I was drowned by dread the moment my eyes cracked open last Monday morning. The day ahead, the work to come, the people to meet — it is a monotony worse than morning breath, and it only gets more aggravating throughout the operation that is getting from my house door to the office.
As I reached over to snooze my screaming alarm, I remembered something that resuscitated the morning — Lifestyle Asia would be heading to The Great Room. Like any diligent writer, I spent the week prior Googling for pictures of the co-working space, and voraciously stalking their social media pages to create a mental Pinterest of what to expect.
My colleagues and I congregated at the lift lobby of One George Street, where The Great Room is based. We followed the customary “how’s your weekend”, and “ugh Monday” script as the lift rode up to the tenth floor. Someone’s narration about a weekend spent hermetically sealed in their room was cut off the moment we step out of the lift and saw the office. The misery we bore in our bags was quickly replaced by enthusiastic prayers that went something like “oh my god, oh my god, wow”.
I was always warned that pictures distort reality. Everything is always better in photographs, but this was an exception. It was like stepping into a movie set. Don Draper could possibly slide out of a chrome-lined office to show me around. There was natural sunlight, and a seductive view of the glimmering Singapore River.
“People work here?” I asked, gesturing to the huddled groups chatting around the Drawing Room — an affectionate title for the working area by the entrance. “Where’s the fluorescent light? These people actually look alive.”
“Can you please not get us kicked out, we’ve been here five minutes,” came a firm reply from my boss.
We were first shown the Hot Desking area, where members can pick anywhere around the common areas to work. It feels a like a café, and working in one has been scientifically proven to boost productivity. Pulling up a seat by the communal working table set right in the middle of The Great Room’s second extension has the same impact on me.
Maybe it’s the intimate living room-like design, the hushed conversations, or the significant espresso fragrance swirling, but my train of thought flows unbarred when I’m plopped down on my favourite spot.
It’s also the adjacent pantry with the proper espresso machine that I love. No Nespresso capsules here. In an age where everything is instant, it offers the greatest luxury: time to pause and think. Crafting a cup of coffee soon becomes a morning ritual. There’s something about the whirring sound of the coffee grinder, extracting a luscious shot of espresso and inhaling its heady aroma that just gets me ready for the day. Most days I like my coffee iced and black, and once I pour the espresso shot into a glass of ice, I carry it back to my desk, place it on the surface, breathe in and think to myself: “Let’s do this.”
Still, there are times when my mind feels jumbled up, when peace and quiet are needed. That’s when I make my occasional migration to the “quiet room”: The Great Room’s equivalent of a library that’s replete with smooth marble tables and thoughtful silence.
We also have our own office, where he glass-walled space mirrors the Gatsby-chic vibe the rest of the office has come to be well known for, with wooden desks, tan leather seats and unique lamps giving it a warm and homely atmosphere. But my favourite feature of the room is the unblocked view of Boat Quay below. I’ve never been quite the believer that an office space can have so much impact on work enthusiasm, but I’ve actually never been so motivated to come to work before.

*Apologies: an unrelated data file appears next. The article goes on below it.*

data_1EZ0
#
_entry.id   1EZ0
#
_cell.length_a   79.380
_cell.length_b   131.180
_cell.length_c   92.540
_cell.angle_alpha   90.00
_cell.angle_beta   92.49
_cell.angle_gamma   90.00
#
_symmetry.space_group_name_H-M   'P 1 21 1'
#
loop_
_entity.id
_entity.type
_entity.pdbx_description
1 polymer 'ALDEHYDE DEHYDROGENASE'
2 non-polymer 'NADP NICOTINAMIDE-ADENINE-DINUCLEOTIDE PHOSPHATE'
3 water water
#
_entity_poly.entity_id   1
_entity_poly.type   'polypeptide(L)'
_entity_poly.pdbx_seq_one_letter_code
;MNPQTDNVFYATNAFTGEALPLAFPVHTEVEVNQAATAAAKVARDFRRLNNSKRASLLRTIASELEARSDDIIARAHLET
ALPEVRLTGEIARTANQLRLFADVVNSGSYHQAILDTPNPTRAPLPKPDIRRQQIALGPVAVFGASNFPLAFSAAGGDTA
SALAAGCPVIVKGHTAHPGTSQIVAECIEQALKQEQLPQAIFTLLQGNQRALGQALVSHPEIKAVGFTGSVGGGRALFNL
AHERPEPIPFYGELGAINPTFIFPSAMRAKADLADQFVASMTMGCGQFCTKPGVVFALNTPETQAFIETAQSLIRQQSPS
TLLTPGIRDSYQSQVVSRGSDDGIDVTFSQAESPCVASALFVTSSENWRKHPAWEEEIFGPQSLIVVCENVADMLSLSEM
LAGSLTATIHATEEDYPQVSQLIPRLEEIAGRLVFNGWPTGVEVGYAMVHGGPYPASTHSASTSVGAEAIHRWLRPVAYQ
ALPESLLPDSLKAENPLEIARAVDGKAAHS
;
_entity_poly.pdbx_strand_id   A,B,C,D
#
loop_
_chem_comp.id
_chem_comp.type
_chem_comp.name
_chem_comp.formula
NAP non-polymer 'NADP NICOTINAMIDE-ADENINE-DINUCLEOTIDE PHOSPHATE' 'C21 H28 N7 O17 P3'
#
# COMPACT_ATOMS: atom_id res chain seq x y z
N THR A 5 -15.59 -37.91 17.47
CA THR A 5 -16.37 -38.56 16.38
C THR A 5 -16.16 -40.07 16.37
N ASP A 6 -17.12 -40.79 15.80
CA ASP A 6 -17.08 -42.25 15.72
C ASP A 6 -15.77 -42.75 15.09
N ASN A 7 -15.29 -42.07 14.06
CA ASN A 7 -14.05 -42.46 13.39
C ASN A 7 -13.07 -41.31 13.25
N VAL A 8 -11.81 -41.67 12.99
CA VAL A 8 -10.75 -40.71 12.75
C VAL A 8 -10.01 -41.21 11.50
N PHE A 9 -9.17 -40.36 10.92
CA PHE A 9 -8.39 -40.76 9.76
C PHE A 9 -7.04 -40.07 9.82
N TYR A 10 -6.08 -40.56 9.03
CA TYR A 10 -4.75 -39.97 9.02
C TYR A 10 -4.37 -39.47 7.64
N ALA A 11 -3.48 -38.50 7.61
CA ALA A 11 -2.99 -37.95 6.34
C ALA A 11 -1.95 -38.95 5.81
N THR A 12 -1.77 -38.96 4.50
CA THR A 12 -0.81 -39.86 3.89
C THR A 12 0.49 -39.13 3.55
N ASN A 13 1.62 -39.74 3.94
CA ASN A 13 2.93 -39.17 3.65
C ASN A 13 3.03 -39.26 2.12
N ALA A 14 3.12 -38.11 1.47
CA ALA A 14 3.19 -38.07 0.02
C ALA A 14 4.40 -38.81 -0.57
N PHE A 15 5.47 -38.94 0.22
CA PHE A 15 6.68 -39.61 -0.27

On Wednesday, I was asked to hold a meeting with a collaborator for a project on our site. Like any considerate person, I texted them for a preference of location, to which a reply came with the dreaded C-word: café. It’s easier to for me to write a rap about quantum theory than to find a café during lunch hour in the Central Business District that can host a productive meeting, and I don’t even know what a quark is.
The meeting space in the The Great Room formed a lifeline. Pairs of sofas are arranged along the floor-to-ceiling windows on the left of the office, allowing for intimate conversations and snappy one-on-ones. Members are allowed to invite guests to the common spaces for an hour or two. So, I baited the collaborator to the office with promises of coffee, a view that wasn’t a wallpaper of white-collared clans, and no Spotify’s Global Top 50s playing on loop. He arrived, and was awed, to which I responded by puffing my chest out like an entitled parent, though I’ve only been in The Great Room for less than a week.
Thursday was always a bland prelude to Friday, until I was coerced into going for The Great Thirstday with a colleague. This is where professionals from diverse industries are invited once a month to participate in an informal chat, and members can mingle with one another over bites and Peroni beers after. It’s a pleasant opportunity for interaction across various companies beyond brief hi-byes at the pantry. The Great Room marks itself as a co-working space that hits the right balance between privacy and interactivity, but most importantly, Thursdays suck a lot less. And the daily grind, if I’m honest.
Everyday, there’s a new face seen doing work at the Hot Desking areas. Most of the offices are full, or scheduled to be. Even the construction of a new wing can’t meet the demand for more. The Great Room has an upcoming solution: a brand new location slated to open at Centennial Tower in January 2018. The co-working space will also be expanding to Bangkok, opening another at Gaysorn Tower in March 2018. It promises to be as, or even better. We cannot wait.
To schedule a chat and a sneak peek of the new office, please contact firstname.lastname@example.org.